I read in a recent Olympian where a building on Fourth Avenue is being rebuilt after burning down. It was close to Ramblin Jacks. It saddened me when I went down to see the remains of the burned building.
That building went a long way in the history of my family. My grandfather, Hugh Jeffers, bought the original building in 1910. It was built on a fill and the neck of Puget Sound came up to the washroom’s back door. A plank driveway was built for the horse-drawn equipment to reach the building.
The water from the old-style washer was dumped in the Sound after being used. Horses delivered the washed clothes to the customers. He later put in a clothes-cleaning machine and a rug-cleaning room. The name was changed to Capitol Laundry and Cleaners. He also started a photography studio for his brother who died falling into a glacier. His nephew, Vibert Jeffers took it over.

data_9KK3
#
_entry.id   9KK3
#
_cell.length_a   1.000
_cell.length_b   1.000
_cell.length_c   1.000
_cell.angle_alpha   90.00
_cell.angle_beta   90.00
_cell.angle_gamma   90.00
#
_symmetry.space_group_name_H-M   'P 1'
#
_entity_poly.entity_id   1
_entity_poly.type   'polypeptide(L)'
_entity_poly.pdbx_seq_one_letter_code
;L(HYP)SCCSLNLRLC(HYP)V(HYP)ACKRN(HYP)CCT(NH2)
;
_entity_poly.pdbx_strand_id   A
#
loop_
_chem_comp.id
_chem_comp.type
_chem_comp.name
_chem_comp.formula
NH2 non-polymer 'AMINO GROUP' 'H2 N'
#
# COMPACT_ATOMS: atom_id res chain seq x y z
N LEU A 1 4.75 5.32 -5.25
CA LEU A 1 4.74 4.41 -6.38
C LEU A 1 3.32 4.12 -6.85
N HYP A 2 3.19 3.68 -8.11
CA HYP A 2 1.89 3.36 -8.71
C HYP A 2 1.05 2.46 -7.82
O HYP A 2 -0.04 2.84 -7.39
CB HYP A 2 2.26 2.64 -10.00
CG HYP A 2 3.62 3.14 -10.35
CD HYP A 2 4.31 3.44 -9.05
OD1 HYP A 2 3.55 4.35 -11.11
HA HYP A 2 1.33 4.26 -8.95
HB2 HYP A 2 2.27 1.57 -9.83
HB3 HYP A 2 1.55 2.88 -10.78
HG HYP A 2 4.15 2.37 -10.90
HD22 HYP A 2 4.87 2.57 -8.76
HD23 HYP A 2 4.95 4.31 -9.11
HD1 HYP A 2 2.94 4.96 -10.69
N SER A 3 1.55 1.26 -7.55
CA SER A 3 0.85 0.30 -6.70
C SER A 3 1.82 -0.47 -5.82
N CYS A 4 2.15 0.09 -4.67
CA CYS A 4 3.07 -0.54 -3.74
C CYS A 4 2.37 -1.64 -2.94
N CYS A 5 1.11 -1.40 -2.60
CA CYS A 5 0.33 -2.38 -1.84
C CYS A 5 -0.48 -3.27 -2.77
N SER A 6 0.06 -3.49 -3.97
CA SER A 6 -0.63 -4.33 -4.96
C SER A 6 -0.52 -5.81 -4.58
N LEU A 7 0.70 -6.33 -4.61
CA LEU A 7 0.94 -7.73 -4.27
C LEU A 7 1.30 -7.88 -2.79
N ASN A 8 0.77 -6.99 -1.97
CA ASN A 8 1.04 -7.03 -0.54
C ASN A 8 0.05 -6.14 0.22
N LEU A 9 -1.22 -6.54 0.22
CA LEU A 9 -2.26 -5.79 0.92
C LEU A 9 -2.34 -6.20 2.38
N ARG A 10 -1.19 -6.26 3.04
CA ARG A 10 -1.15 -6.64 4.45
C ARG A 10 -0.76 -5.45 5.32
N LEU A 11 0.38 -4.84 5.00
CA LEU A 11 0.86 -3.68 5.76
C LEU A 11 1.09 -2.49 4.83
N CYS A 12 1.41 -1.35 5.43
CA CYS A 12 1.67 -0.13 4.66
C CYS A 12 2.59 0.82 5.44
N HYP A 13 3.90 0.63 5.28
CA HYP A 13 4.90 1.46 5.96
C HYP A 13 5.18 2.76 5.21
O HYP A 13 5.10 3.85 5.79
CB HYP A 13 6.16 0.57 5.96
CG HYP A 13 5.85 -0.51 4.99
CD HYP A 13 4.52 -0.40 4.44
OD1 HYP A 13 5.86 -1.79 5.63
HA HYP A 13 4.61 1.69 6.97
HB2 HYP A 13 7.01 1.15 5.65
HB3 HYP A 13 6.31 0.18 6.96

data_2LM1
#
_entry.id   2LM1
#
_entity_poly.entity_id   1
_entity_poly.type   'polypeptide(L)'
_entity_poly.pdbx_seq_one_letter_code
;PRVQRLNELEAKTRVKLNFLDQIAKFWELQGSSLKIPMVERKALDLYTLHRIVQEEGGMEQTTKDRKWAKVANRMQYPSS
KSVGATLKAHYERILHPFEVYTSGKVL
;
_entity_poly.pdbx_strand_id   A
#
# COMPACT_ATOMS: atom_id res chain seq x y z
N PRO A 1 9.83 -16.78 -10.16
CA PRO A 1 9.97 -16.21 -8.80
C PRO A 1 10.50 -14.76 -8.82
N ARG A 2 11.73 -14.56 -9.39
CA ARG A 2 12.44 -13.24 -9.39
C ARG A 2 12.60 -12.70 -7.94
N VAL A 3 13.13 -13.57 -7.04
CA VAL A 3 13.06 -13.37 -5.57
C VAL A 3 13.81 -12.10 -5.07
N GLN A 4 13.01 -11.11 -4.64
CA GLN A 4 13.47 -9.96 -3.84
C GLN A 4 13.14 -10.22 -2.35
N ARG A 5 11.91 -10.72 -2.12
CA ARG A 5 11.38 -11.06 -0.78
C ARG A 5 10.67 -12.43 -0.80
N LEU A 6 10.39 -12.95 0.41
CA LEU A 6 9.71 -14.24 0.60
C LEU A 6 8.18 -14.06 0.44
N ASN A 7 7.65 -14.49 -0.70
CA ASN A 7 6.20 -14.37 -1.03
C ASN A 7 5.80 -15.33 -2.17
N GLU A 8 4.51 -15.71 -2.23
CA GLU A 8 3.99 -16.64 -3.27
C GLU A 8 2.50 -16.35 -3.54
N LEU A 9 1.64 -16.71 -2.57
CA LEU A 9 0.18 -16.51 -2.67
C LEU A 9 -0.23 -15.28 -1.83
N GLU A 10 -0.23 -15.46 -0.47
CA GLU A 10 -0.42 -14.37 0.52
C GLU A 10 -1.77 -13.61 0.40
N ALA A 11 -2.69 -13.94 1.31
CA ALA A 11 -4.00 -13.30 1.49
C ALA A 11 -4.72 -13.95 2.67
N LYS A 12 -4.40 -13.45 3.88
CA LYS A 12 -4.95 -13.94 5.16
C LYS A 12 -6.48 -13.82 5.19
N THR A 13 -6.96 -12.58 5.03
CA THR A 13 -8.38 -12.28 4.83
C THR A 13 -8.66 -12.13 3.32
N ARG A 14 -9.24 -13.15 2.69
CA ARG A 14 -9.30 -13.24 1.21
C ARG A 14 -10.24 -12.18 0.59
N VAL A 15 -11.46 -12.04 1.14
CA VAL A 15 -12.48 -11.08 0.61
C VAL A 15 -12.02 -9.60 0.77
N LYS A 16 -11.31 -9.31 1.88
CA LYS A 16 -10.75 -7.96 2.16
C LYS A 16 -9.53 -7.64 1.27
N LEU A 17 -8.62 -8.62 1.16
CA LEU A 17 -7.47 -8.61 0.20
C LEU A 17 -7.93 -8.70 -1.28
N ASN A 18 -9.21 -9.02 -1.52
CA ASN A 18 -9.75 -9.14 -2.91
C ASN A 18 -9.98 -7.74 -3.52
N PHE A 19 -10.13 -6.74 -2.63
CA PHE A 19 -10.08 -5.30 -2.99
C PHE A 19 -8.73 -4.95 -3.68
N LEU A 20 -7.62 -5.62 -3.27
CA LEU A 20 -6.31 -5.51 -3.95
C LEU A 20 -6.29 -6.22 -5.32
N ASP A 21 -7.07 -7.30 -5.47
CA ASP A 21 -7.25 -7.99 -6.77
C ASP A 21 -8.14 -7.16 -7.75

The building had a 50-foot smokestack, which was demolished during the 1949 earthquake and was never rebuilt. In 1939, Hugh Jeffers sold the laundry to his daughter, Hazel, and son-in-law, Harland Meyer, before he retired to Hawaii to work at Hickam Field and later died in 1947.
The laundry holds many, many memories for me. I worked summers there while I was going to the original Olympia High School and also after I graduated. My dad sold the building in 1958 to Capitol Chevrolet, and the rest is history.